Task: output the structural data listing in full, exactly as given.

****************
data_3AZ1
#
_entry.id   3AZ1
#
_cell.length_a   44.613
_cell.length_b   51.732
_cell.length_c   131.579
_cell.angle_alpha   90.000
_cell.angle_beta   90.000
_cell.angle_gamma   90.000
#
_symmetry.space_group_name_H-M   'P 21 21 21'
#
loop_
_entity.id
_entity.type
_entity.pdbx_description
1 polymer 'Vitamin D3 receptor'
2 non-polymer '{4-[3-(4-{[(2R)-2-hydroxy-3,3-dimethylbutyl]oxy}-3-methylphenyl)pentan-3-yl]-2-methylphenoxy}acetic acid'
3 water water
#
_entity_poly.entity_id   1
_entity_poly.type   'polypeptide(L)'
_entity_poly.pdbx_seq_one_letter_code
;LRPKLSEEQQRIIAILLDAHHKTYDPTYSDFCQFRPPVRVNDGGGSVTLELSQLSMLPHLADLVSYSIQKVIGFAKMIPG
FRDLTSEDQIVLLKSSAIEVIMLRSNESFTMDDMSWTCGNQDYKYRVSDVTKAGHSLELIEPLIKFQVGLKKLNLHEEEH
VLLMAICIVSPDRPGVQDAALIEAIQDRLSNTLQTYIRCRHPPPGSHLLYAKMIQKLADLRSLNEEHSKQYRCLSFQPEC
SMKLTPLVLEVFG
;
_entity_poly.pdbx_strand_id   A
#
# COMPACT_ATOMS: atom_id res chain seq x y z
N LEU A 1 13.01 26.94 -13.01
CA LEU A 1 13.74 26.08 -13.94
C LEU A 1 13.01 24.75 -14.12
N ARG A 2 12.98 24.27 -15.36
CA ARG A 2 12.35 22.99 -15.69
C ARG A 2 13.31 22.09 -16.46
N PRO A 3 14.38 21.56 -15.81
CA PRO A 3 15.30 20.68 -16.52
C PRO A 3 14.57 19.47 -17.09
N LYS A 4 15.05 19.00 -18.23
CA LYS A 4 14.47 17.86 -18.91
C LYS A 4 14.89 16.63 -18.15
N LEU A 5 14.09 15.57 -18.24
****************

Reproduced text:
data_3AZ1
#
_entry.id   3AZ1
#
_cell.length_a   44.613
_cell.length_b   51.732
_cell.length_c   131.579
_cell.angle_alpha   90.000
_cell.angle_beta   90.000
_cell.angle_gamma   90.000
#
_symmetry.space_group_name_H-M   'P 21 21 21'
#
loop_
_entity.id
_entity.type
_entity.pdbx_description
1 polymer 'Vitamin D3 receptor'
2 non-polymer '{4-[3-(4-{[(2R)-2-hydroxy-3,3-dimethylbutyl]oxy}-3-methylphenyl)pentan-3-yl]-2-methylphenoxy}acetic acid'
3 water water
#
_entity_poly.entity_id   1
_entity_poly.type   'polypeptide(L)'
_entity_poly.pdbx_seq_one_letter_code
;LRPKLSEEQQRIIAILLDAHHKTYDPTYSDFCQFRPPVRVNDGGGSVTLELSQLSMLPHLADLVSYSIQKVIGFAKMIPG
FRDLTSEDQIVLLKSSAIEVIMLRSNESFTMDDMSWTCGNQDYKYRVSDVTKAGHSLELIEPLIKFQVGLKKLNLHEEEH
VLLMAICIVSPDRPGVQDAALIEAIQDRLSNTLQTYIRCRHPPPGSHLLYAKMIQKLADLRSLNEEHSKQYRCLSFQPEC
SMKLTPLVLEVFG
;
_entity_poly.pdbx_strand_id   A
#
# COMPACT_ATOMS: atom_id res chain seq x y z
N LEU A 1 13.01 26.94 -13.01
CA LEU A 1 13.74 26.08 -13.94
C LEU A 1 13.01 24.75 -14.12
N ARG A 2 12.98 24.27 -15.36
CA ARG A 2 12.35 22.99 -15.69
C ARG A 2 13.31 22.09 -16.46
N PRO A 3 14.38 21.56 -15.81
CA PRO A 3 15.30 20.68 -16.52
C PRO A 3 14.57 19.47 -17.09
N LYS A 4 15.05 19.00 -18.23
CA LYS A 4 14.47 17.86 -18.91
C LYS A 4 14.89 16.63 -18.15
N LEU A 5 14.09 15.57 -18.24